Cat­tle Trade Ban

Libertatem Magazine - - News Story - Nitya Jain

On 23rd May, 2017 En­vi­ron­ment Min­istry banned the sale and pur­chase of cat­tle from an­i­mal mar­kets for slaugh­ter to en­sure their wel­fare and also to pre­vent smug­gling by is­su­ing a no­tice un­der Prevention of Cru­elty to An­i­mals (Reg­u­la­tion of Live­stock Mar­kets) Rules, 2017, which turned out to be a con­tro­ver­sial is­sue. Ac­cord­ing to Min­istry, these rules are re­sult of two Supreme Court or­ders from the years 2015 & 2016 wherein Supreme Court had asked the govern­ment to draft rules for wel­fare of the an­i­mals by pre­vent­ing them from be­ing smug­gled out of In­dia to Nepal for Gad­hi­mai fes­ti­val where nu­mer­ous sac­ri­fices take place. As a re­sult, the rules im­pose var­i­ous sanc­tions on the slaugh­ter mar­ket, farm­ers, ex­port mar­ket and cer­tain re­li­gious mi­nori­ties.

De­tails of The New Guide­lines

The no­ti­fi­ca­tion en­tails de­tailed rules which de­fend an­i­mal rights and pre­vent il­le­gal smug­gling.

Now, the word ‘cat­tle’ in­cludes not only the pri­mary cow and calves but also buf­faloes, heifers, camels, bul­locks, bulls and steers.

The new guide­lines tend to al­ter the def­i­ni­tion of ‘an­i­mal mar­ket’. Ac­cord­ing to the no­ti­fi­ca­tion, an­i­mal

mar­ket means, “a mar­ket place or sale-yard or any other premises or place to which an­i­mals are brought from other places and ex­posed for sale or auc­tion and in­cludes any lair age ad­join­ing a mar­ket or a slaugh­ter­house and used in con­nec­tion with it and any place ad­join­ing a mar­ket used as a park­ing area by vis­i­tors to the mar­ket for park­ing ve­hi­cles and in­cludes an­i­mal fair and cat­tle pound where an­i­mals are of­fered or dis­played for sale or auc­tion”

Fur­ther­more, the seller and pur­chaser will now have to give an un­der­tak­ing that the cat­tle sold is not for slaugh­ter and won’t be sold for atleast six months from the pur­chase date. A doc­u­men­tary proof that the pur­chaser is an agri­cul­tur­ist is also manda­tory. Fur­ther, a seller can­not sell cat­tle out­side the state with­out per­mis­sion un­der State cat­tle pro­tec­tion laws. Both seller and buyer will have to pro­duce iden­tity and farm­land own­er­ship doc­u­ments. The trans­ac­tion in­volves loads of pa­per­work and doc­u­men­ta­tion. – Af­ter buy­ing a cow, a trader must make five copies of proof of sale and sub­mit them at the lo­cal rev­enue of­fice, the lo­cal vet­eri­nary doc­tor in the dis­trict of the pur­chaser, an­i­mal mar­ket com­mit­tee, apart from one each for seller and buyer.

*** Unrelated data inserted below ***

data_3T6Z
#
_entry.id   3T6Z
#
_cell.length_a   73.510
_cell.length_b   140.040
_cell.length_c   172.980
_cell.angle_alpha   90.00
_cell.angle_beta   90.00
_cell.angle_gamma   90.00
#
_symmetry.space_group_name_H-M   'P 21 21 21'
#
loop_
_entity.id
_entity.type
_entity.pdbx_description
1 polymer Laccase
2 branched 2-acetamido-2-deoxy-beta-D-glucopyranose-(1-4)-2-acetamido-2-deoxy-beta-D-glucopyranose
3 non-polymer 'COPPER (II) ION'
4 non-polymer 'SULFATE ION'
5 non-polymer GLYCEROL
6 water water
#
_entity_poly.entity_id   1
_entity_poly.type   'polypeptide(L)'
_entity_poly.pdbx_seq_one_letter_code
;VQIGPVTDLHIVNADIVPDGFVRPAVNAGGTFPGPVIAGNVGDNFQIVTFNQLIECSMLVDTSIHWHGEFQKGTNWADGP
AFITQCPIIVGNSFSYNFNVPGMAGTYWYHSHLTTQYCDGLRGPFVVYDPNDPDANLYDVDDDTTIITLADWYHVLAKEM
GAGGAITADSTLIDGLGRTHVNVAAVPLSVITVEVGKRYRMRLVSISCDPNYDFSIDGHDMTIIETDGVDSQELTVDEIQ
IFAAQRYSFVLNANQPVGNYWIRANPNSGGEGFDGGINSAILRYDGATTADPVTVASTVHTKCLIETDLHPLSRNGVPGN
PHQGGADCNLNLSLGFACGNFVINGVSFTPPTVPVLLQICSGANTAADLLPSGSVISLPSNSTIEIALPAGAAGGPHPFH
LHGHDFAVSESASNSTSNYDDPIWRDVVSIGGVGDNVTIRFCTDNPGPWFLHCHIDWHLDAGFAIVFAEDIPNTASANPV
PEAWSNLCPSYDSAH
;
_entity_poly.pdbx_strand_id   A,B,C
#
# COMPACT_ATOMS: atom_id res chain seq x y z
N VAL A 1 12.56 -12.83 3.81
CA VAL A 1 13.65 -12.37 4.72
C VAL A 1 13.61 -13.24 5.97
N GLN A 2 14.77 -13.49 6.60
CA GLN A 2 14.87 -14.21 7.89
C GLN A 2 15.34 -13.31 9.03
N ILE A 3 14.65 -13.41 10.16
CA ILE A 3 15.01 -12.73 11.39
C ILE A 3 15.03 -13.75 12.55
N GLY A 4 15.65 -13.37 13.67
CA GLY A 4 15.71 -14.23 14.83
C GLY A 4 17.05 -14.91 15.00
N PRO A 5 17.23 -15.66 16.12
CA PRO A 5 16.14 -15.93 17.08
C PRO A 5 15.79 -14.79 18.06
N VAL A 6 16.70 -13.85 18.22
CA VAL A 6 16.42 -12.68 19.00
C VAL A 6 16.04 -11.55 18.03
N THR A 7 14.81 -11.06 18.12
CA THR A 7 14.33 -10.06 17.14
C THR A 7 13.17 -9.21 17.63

There is a com­plete re­place­ment of com­pet­i­tive mar­ket with direct sourc­ing as the rules im­ply that the buy­ers will have to go to the farmer di­rectly to buy the cat­tle. Fur­ther, the num­ber of cat­tle houses will be re­duced to one or two as com­pared to hun­dreds which ex­isted be­fore the no­ti­fi­ca­tion.

Eco­nomic Im­pli­ca­tions

The govern­ment ex­plains this move to be di­rected to­wards re­duc­ing il­le­gal slaugh­ter­ing of bovines in the coun­try. Their aim is to erad­i­cate all the il­le­gal slaugh­ter houses as such a prac­tice is bla­tant in the coun­try. For ex­am­ple, in 2013, the state of Andhra Pradesh es­ti­mated that there were 3,100 il­le­gal and 6 li­censed slaugh­ter­houses in the state. The no­ti­fi­ca­tion will surely up­turn this sce­nario.

Fur­ther, a se­ri­ous bone of con­tention has been the buf­faloes. Buf­falo meat is one of the pri­mary sources of meat ex­port in the coun­try. The In­dian buf­falo meat in­dus­try ex­ports worth $4 bil­lion an­nu­ally and more, apart from sup­ply­ing raw hide to leather units that ac­count for an­other $5.5 bil­lion. An­nual herd re­place­ment through slaugh­ter is 15 per cent or 16 mil­lion out of a to­tal pop­u­la­tion of 108.70 mil­lion. The buf­falo ex­port in­dus­tries will face the worst hit as pro­cure­ment of raw ma­te­rial would be­come ex­tremely dif­fi­cult for them. They com­plain that they were not con­sulted be­fore is­su­ing such a no­ti­fi­ca­tion which would jolt their busi­ness tremen­dously. As a re­sult of which ex­ports are prone to de­cel­er­a­tion in up­com­ing months as the do­mes­tic sup­ply chain is blocked. An­other stake­holder is the farmer. The im­pli­ca­tion will be two-fold.

Farm­ers of­ten rear bulls and buf­faloes in­stead of cows as they pro­vide more milk and their meat fetches them more price. Af­ter the cat­tle (bulls and cows) have aged and stop milch­ing, the farmer sells them in an­i­mal mar­ket and earns around 15,000-20,000 ru­pees out of the sale. But af­ter the no­ti­fi­ca­tion, it would be­come dif­fi­cult to dis­pose off their cat­tle, also re­sult­ing in a low in­come. This would fur­ther lead to a hike in the prices of milk and milk prod­ucts as the farm­ers would not re­ceive their nor­mal in­come. Now, a farmer may be forced to sell his cat­tle for half the price be­cause of the ab­sence of a free an­i­mal mar­ket. The last nail in the cof­fin is com­plex pa­per work as it will cre­ate a prob­lem for such farm­ers and traders who are il­lit­er­ate. The trans­porta­tion of cat­tle has also be­come dif­fi­cult be­cause of the strin­gent norms and the highly charged cow vig­i­lantes.